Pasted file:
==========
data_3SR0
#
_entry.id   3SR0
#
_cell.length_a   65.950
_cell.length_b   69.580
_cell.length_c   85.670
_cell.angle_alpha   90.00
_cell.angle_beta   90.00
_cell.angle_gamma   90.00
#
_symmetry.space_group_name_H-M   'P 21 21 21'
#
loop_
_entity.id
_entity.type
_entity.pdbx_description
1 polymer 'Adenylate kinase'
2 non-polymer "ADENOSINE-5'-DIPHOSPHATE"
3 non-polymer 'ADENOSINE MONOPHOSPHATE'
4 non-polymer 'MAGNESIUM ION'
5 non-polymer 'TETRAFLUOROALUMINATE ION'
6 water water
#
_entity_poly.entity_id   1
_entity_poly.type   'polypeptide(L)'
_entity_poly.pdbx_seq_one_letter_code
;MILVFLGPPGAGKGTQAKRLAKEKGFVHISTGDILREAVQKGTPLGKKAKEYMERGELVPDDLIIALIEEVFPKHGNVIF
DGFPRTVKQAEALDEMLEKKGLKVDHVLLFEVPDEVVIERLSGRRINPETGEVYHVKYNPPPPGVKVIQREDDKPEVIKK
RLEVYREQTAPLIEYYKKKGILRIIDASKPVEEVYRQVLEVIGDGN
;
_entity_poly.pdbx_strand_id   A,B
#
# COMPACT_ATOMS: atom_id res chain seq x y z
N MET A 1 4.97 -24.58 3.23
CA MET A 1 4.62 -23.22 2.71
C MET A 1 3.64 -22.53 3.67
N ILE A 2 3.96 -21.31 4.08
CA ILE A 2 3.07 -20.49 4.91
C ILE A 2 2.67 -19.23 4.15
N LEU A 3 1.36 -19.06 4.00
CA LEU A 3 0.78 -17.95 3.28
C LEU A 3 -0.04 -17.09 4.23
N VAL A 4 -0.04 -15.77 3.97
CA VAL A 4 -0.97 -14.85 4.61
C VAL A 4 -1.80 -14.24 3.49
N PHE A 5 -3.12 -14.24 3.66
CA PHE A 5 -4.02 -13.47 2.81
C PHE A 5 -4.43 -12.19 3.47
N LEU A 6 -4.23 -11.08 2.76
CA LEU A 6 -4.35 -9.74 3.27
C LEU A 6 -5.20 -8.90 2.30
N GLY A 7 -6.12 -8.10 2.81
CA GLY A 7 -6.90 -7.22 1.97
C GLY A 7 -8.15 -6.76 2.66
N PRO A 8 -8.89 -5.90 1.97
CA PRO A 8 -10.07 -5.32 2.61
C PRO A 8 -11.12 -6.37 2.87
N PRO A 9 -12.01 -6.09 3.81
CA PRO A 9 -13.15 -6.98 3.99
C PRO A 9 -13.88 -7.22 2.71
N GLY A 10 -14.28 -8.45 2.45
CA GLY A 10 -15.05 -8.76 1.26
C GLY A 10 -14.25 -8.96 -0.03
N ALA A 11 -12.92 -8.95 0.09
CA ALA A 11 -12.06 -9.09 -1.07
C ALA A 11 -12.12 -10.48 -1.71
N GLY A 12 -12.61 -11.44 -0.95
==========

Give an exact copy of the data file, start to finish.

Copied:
data_3SR0
#
_entry.id   3SR0
#
_cell.length_a   65.950
_cell.length_b   69.580
_cell.length_c   85.670
_cell.angle_alpha   90.00
_cell.angle_beta   90.00
_cell.angle_gamma   90.00
#
_symmetry.space_group_name_H-M   'P 21 21 21'
#
loop_
_entity.id
_entity.type
_entity.pdbx_description
1 polymer 'Adenylate kinase'
2 non-polymer "ADENOSINE-5'-DIPHOSPHATE"
3 non-polymer 'ADENOSINE MONOPHOSPHATE'
4 non-polymer 'MAGNESIUM ION'
5 non-polymer 'TETRAFLUOROALUMINATE ION'
6 water water
#
_entity_poly.entity_id   1
_entity_poly.type   'polypeptide(L)'
_entity_poly.pdbx_seq_one_letter_code
;MILVFLGPPGAGKGTQAKRLAKEKGFVHISTGDILREAVQKGTPLGKKAKEYMERGELVPDDLIIALIEEVFPKHGNVIF
DGFPRTVKQAEALDEMLEKKGLKVDHVLLFEVPDEVVIERLSGRRINPETGEVYHVKYNPPPPGVKVIQREDDKPEVIKK
RLEVYREQTAPLIEYYKKKGILRIIDASKPVEEVYRQVLEVIGDGN
;
_entity_poly.pdbx_strand_id   A,B
#
# COMPACT_ATOMS: atom_id res chain seq x y z
N MET A 1 4.97 -24.58 3.23
CA MET A 1 4.62 -23.22 2.71
C MET A 1 3.64 -22.53 3.67
N ILE A 2 3.96 -21.31 4.08
CA ILE A 2 3.07 -20.49 4.91
C ILE A 2 2.67 -19.23 4.15
N LEU A 3 1.36 -19.06 4.00
CA LEU A 3 0.78 -17.95 3.28
C LEU A 3 -0.04 -17.09 4.23
N VAL A 4 -0.04 -15.77 3.97
CA VAL A 4 -0.97 -14.85 4.61
C VAL A 4 -1.80 -14.24 3.49
N PHE A 5 -3.12 -14.24 3.66
CA PHE A 5 -4.02 -13.47 2.81
C PHE A 5 -4.43 -12.19 3.47
N LEU A 6 -4.23 -11.08 2.76
CA LEU A 6 -4.35 -9.74 3.27
C LEU A 6 -5.20 -8.90 2.30
N GLY A 7 -6.12 -8.10 2.81
CA GLY A 7 -6.90 -7.22 1.97
C GLY A 7 -8.15 -6.76 2.66
N PRO A 8 -8.89 -5.90 1.97
CA PRO A 8 -10.07 -5.32 2.61
C PRO A 8 -11.12 -6.37 2.87
N PRO A 9 -12.01 -6.09 3.81
CA PRO A 9 -13.15 -6.98 3.99
C PRO A 9 -13.88 -7.22 2.71
N GLY A 10 -14.28 -8.45 2.45
CA GLY A 10 -15.05 -8.76 1.26
C GLY A 10 -14.25 -8.96 -0.03
N ALA A 11 -12.92 -8.95 0.09
CA ALA A 11 -12.06 -9.09 -1.07
C ALA A 11 -12.12 -10.48 -1.71
N GLY A 12 -12.61 -11.44 -0.95